Voices for Creative Nonviolence has deep, long-standing roots in active nonviolent resistance to U.S. war-making. Begun in the summer of 2005, Voices draws upon the experiences of those who challenged the brutal economic sanctions imposed by the U.S. and U.N. against the Iraqi people between 1990 and 2003. More about Voices

recent additions at a glance

Peace Activists Encourage Alabamians to Join a ProtestKathy Kelly and Medea Benjamin speak in Huntsville
Poet-Journalists and Central QuestionsA Review of David Smith-Ferri’s "Where Days Are Stones"
Pakistan Witness on Trial in DeWitt for Drone Resistance Since 2010 there have been more than 150 arrests at Hancock
Terrorism “Insurance” ExpiresSomething Ended January 1, But It Wasn't the Afghanistan War
Abolishing the CIARelease the Whole Report, Senator Udall!
Formal End of Afghanistan War Not Really the EndSimply a Change of Definitions

Walk Blog: Alice Gerard, July 20

July 20, 2008

Yesterday (July 19), for the first time on our walk from Chicago to St. Paul, it rained. Although the dampness covered us, it did not get inside our spirits. We were ready to continue on the journey, to share our message of hope and peace with those whom we might encounter on our path.

In the morning, the Racine Dominican sisters sang a blessing with their gentle voices. Then they sent us on our way.

War protest walk arrives in Racine

Journal Times
Thursday, July 17, 2008

RACINE — The welcoming party perhaps could have been a little bigger, but participants in a peace walk from Chicago to St. Paul, Minn., will bring with them memories from a two-day stay in greater Racine.

Members of the Chicago-based Voices For Creative Nonviolence brought their Witness Against War walk to Racine on Thursday afternoon. The dozen or so members of the walk, including participants from New York, California and even Stockholm, Sweden, were welcomed at the Dr. John Bryant Community Center on the city’s south side by members of the Racine Coalition for Peace and Justice.

Civil rights group joins Iraq protest walk, links to domestic 'war' on immigrants

Lisa Loring
Friday, 18 July 2008
The Daily Kenoshan

Immigrant rights activists in Racine and Milwaukee will be opposing both the war in Iraq and a domestic ‘war on immigrants’ when they join with a 450 mile peace walk currently making its way through Wisconsin and due to arrive August 31st at the Republican National Convention in St Paul.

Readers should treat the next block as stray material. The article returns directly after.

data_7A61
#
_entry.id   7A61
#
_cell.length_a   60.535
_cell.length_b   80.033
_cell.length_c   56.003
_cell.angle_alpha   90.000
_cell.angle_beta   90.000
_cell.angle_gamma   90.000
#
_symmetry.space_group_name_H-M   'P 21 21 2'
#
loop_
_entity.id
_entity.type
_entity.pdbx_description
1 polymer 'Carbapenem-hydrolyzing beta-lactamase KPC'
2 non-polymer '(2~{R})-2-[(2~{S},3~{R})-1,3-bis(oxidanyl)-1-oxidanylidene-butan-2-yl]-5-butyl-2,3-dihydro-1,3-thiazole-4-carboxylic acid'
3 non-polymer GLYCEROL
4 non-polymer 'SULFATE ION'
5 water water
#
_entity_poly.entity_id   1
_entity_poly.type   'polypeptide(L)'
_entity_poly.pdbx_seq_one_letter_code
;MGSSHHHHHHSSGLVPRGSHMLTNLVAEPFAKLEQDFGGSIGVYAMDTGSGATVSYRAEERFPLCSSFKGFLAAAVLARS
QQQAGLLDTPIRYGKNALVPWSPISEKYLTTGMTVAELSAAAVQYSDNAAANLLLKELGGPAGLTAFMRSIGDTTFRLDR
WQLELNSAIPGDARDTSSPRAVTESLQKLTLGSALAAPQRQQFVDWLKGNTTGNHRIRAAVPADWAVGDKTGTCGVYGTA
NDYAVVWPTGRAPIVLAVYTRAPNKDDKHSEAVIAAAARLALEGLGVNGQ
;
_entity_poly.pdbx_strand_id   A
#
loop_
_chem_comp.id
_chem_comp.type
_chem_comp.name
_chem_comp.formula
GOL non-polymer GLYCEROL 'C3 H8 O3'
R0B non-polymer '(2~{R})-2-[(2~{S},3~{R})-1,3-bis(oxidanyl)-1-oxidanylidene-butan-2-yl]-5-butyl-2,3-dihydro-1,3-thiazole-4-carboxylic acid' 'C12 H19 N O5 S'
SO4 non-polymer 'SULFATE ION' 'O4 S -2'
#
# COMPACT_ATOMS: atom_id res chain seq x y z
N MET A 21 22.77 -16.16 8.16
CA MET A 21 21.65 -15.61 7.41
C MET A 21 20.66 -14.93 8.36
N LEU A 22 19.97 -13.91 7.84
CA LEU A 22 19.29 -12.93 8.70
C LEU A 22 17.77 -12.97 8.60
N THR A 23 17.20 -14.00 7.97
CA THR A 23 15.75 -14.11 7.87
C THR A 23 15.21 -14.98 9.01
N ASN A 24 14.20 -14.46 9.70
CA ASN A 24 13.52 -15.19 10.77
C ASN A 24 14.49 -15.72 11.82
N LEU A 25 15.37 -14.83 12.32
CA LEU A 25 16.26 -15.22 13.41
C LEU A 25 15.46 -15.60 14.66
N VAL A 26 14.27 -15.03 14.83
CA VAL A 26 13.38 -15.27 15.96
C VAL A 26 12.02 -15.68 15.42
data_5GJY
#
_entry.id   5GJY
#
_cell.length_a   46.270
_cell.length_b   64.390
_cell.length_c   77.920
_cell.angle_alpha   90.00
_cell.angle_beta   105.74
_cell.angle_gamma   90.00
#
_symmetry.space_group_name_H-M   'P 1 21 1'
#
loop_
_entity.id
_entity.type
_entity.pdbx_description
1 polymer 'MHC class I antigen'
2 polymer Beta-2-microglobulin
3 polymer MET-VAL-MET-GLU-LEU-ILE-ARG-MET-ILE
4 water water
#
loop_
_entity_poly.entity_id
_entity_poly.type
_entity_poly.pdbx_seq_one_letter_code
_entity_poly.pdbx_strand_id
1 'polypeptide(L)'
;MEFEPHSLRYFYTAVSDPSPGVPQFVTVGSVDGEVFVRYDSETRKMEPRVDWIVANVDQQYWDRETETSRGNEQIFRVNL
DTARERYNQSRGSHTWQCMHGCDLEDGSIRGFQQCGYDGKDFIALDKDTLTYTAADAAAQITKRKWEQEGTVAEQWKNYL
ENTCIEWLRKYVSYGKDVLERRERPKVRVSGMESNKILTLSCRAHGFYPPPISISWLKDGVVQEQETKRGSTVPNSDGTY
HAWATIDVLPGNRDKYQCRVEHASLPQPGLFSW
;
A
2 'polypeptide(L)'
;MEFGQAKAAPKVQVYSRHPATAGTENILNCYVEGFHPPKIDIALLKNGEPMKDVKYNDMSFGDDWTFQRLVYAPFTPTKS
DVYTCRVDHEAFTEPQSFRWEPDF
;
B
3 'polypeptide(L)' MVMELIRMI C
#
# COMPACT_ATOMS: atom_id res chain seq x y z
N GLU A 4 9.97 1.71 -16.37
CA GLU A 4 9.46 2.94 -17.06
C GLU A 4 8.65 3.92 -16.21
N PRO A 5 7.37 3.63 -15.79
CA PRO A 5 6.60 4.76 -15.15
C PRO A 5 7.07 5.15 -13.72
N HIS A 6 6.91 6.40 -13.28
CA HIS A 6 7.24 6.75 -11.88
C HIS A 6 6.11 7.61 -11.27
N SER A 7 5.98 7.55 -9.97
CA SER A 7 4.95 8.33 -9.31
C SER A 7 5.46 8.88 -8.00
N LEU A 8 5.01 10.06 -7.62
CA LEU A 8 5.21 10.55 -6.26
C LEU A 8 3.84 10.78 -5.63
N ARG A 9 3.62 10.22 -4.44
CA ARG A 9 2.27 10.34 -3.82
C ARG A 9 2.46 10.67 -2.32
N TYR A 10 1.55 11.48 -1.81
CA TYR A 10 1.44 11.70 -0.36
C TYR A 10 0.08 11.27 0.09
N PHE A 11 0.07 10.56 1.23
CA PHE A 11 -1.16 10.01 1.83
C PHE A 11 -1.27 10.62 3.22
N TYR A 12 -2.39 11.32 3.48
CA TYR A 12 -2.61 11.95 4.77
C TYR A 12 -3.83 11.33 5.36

War protesters hike through county

Lake County News-Sun
By Charlie Adelman
July 16, 2008

Nearly 20 walkers began their 52-day trek from downtown Chicago to St. Paul, Minn., on Saturday in protest of the war in Iraq.

Put together by the Voices for Creative Nonviolence program, the group assembled the walk to show the connection between the 1968 Democratic National Convention in Chicago and the forthcoming Republican National Convention in St. Paul.

“Both parties have been willing to pour billions of dollars into these wars,” said marcher Lauren Cannon.

Walk Blog: Kathy Kelly, July 14

July 14, 2008

On July 12th, supporters of the “Witness Against War” walk from Chicago to St. Paul, MN launched the walk in Chicago’s Federal Building plaza with a program rich in good will and diversity.

Brad Lyttle recalled the courage and determination of peace activists protesting the Viet Nam war during the Democratic National Convention held, in 1968, in Chicago. And, holding aloft a sturdy placard written in Russian, he helped link the walk to the “San Francisco to Moscow Walk,” which crossed the globe campaigning for nuclear disarmament in 1958.

War and Memory

By Karl Meyer
July 14, 2008

Why go on foot to the Republican National Convention?

1968 was the year when another Republican candidate for President promised to end a failing war, with “honor”, with “victory”, with “success” for American forces. The war was Vietnam. The candidate was Richard Nixon. He won the election. Then he continued the war at full blast for four more years. He expanded it with bombing campaigns and land incursions into Cambodia and Laos, neighboring countries he accused of harboring enemy forces. He battered North Vietnam, as well as the South, with massive bombing. Part of the cost was hundreds of thousands of Asian lives never adequately counted, plus about 21,000 more U.S. servicemen and women killed, and about 102,000 more wounded. Then shortly before the 1972 election he settled on most of the terms for a face-saving agreement with North Vietnam, that he touted as an honorable withdrawal. That settlement soon turned into total defeat.

Forty years after 1968, another Republican candidate promises to end a national insurgency, in Iraq, with “honor”, with “victory”, with “success” for American forces. He suggests that the Iraqi government and people may ask or allow U.S. military forces to remain in Iraq for a hundred years to anchor and protect U.S. interests and investment in the oil resources of the Middle East.

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